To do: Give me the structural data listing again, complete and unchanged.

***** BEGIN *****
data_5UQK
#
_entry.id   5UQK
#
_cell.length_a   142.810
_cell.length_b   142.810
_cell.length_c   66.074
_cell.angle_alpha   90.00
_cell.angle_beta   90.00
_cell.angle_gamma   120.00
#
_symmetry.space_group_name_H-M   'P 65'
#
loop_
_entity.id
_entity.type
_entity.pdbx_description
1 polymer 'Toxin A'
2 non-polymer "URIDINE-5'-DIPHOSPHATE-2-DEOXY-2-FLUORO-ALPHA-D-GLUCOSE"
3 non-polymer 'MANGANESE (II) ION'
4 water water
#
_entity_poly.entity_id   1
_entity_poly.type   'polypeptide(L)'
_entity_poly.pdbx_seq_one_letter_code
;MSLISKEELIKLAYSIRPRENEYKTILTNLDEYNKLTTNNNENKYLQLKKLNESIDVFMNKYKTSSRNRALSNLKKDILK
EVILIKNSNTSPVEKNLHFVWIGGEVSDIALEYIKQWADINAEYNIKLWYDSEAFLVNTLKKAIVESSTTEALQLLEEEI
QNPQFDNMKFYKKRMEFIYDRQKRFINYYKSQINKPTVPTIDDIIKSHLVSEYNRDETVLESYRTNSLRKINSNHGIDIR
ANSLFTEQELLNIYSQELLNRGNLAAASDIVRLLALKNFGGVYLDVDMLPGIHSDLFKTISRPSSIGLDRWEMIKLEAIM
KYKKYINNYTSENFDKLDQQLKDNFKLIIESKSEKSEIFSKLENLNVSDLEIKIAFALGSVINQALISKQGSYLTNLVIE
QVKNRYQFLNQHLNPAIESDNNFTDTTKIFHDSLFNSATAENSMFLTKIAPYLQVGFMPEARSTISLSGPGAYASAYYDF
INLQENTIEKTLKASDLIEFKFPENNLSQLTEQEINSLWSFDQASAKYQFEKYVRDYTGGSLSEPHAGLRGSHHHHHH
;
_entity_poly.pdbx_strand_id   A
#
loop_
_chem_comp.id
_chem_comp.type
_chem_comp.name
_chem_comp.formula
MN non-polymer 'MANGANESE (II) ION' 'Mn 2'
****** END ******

data_5UQK
#
_entry.id   5UQK
#
_cell.length_a   142.810
_cell.length_b   142.810
_cell.length_c   66.074
_cell.angle_alpha   90.00
_cell.angle_beta   90.00
_cell.angle_gamma   120.00
#
_symmetry.space_group_name_H-M   'P 65'
#
loop_
_entity.id
_entity.type
_entity.pdbx_description
1 polymer 'Toxin A'
2 non-polymer "URIDINE-5'-DIPHOSPHATE-2-DEOXY-2-FLUORO-ALPHA-D-GLUCOSE"
3 non-polymer 'MANGANESE (II) ION'
4 water water
#
_entity_poly.entity_id   1
_entity_poly.type   'polypeptide(L)'
_entity_poly.pdbx_seq_one_letter_code
;MSLISKEELIKLAYSIRPRENEYKTILTNLDEYNKLTTNNNENKYLQLKKLNESIDVFMNKYKTSSRNRALSNLKKDILK
EVILIKNSNTSPVEKNLHFVWIGGEVSDIALEYIKQWADINAEYNIKLWYDSEAFLVNTLKKAIVESSTTEALQLLEEEI
QNPQFDNMKFYKKRMEFIYDRQKRFINYYKSQINKPTVPTIDDIIKSHLVSEYNRDETVLESYRTNSLRKINSNHGIDIR
ANSLFTEQELLNIYSQELLNRGNLAAASDIVRLLALKNFGGVYLDVDMLPGIHSDLFKTISRPSSIGLDRWEMIKLEAIM
KYKKYINNYTSENFDKLDQQLKDNFKLIIESKSEKSEIFSKLENLNVSDLEIKIAFALGSVINQALISKQGSYLTNLVIE
QVKNRYQFLNQHLNPAIESDNNFTDTTKIFHDSLFNSATAENSMFLTKIAPYLQVGFMPEARSTISLSGPGAYASAYYDF
INLQENTIEKTLKASDLIEFKFPENNLSQLTEQEINSLWSFDQASAKYQFEKYVRDYTGGSLSEPHAGLRGSHHHHHH
;
_entity_poly.pdbx_strand_id   A
#
loop_
_chem_comp.id
_chem_comp.type
_chem_comp.name
_chem_comp.formula
MN non-polymer 'MANGANESE (II) ION' 'Mn 2'